If a server joins the Raft cluster with a member ID that has been seen in the cluster
before, the other replicas in the Raft cluster will assume that the server has participated in the cluster before and is now coming back, with all of its persistent log intact. In contrast a newly added replica will receive a fresh random ID, and hence the other members of the Raft cluster will know that it's a new node without any prior data in its persistent log.

Where things went wrong

To understand what went wrong, we need to take a closer look at some details of the multi table manager.

The multi table manager relies on timestamps to determine which configuration for a table is the most recent. When it receives some new information from another multi table manager (e.g. that the server is now a replica for a table like in our example above), it compares the timestamp of that new piece of information with the timestamp of the table state that it has currently stored. If the received information is older than the currently stored one, it is ignored. Only if it's newer, the locally stored information is replaced and the multi table manager takes additional actions to become a replica for
a table or cease being a replica for a table.

However there is one exception to this rule, as you can see in this part of its source code.

/* If we are inactive and are told to become active, we ignore the
timestamp. The `base_table_config_t` in our inactive state might be
a left-over from an emergency repair that none of the currently active
servers has seen. In that case we would have no chance to become active
again for this table until another emergency repair happened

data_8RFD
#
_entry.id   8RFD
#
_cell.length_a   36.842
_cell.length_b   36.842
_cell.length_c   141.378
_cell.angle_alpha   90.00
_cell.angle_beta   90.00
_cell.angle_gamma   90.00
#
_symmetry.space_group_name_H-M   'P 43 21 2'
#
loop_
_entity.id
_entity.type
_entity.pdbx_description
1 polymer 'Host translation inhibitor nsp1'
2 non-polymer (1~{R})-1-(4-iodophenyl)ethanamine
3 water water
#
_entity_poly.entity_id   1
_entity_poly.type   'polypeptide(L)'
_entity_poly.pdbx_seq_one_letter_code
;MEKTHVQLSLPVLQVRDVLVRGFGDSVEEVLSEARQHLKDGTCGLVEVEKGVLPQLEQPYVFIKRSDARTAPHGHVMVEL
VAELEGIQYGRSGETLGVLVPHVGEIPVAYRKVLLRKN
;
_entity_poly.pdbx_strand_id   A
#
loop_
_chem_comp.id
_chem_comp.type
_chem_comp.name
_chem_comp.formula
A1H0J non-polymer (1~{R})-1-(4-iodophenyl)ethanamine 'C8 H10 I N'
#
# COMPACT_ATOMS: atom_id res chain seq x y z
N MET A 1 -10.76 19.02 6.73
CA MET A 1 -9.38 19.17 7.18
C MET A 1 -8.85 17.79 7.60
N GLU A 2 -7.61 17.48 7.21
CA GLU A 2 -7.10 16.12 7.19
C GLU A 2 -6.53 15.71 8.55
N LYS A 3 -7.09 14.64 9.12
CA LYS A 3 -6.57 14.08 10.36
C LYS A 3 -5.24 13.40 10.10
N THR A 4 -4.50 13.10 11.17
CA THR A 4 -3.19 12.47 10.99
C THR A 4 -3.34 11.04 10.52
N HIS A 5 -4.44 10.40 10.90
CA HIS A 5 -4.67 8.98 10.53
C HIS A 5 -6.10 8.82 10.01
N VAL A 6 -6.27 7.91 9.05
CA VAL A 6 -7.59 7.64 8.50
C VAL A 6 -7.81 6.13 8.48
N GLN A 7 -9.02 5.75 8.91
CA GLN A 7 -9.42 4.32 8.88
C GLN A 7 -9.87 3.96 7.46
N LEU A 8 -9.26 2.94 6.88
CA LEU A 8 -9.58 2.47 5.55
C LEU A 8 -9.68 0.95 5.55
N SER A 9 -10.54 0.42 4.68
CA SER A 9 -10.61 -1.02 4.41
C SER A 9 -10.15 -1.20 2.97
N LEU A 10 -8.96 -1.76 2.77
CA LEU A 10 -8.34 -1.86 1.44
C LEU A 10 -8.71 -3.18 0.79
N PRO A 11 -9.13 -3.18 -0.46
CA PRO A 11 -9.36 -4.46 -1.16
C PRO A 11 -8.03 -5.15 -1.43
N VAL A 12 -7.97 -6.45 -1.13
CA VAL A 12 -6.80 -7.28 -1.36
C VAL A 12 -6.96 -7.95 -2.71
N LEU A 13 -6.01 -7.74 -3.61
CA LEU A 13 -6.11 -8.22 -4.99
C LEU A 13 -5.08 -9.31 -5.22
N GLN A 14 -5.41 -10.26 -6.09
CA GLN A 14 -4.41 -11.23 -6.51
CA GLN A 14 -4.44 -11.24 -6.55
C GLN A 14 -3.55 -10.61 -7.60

(which might be impossible, if the table is otherwise still available). */
bool ignore_timestamp =
    table->status == table_t::status_t::INACTIVE
    && action_status == action_status_t::ACTIVE;

What that code is saying is that if the multi table manager currently believes that the server it's running on should not be a replica for a table (the INACTIVE status), and then it learns from another multi table manager that it should be a replica (the ACTIVE status), it accepts that new ACTIVE status even if the new status has an older timestamp than the INACTIVE status that it previously knew about.

This special case was added in RethinkDB 2.1.1 as part of issue #4668 to work around a scenario that caused tables to never finish any reconfiguration, if the table had previously been migrated to RethinkDB 2.1.0 from RethinkDB 2.0.x or earlier. The reason this became necessary was because the migration code sometimes generated INACTIVE entries with wrong timestamps that were far in the future, and hence any server with such an entry in its multi table manager could never become ACTIVE again.

This so far isn't an issue. Let's however take a closer look at what the multi table manager does if it processes an INACTIVE status. As one part of that process, the multi table manager writes the INACTIVE state to disk by calling the write_metadata_inactive function. You can find the full implementation of that function here, but note this line in particular:

table_raft_storage_interface_t::erase(&write_txn, table_id);

This line erases the Raft storage of the table, which includes the Raft persistent log among other data.

Putting things together

We now have all the ingredients to understand the basic mode of the bug.

Remember:

  • We rely on Raft to ensure consistency of table configurations and, indirectly, of the stored data
  • A Raft member is identified by its member ID. For a given member ID, the Raft member must ensure that no entry written to its persistent log gets lost.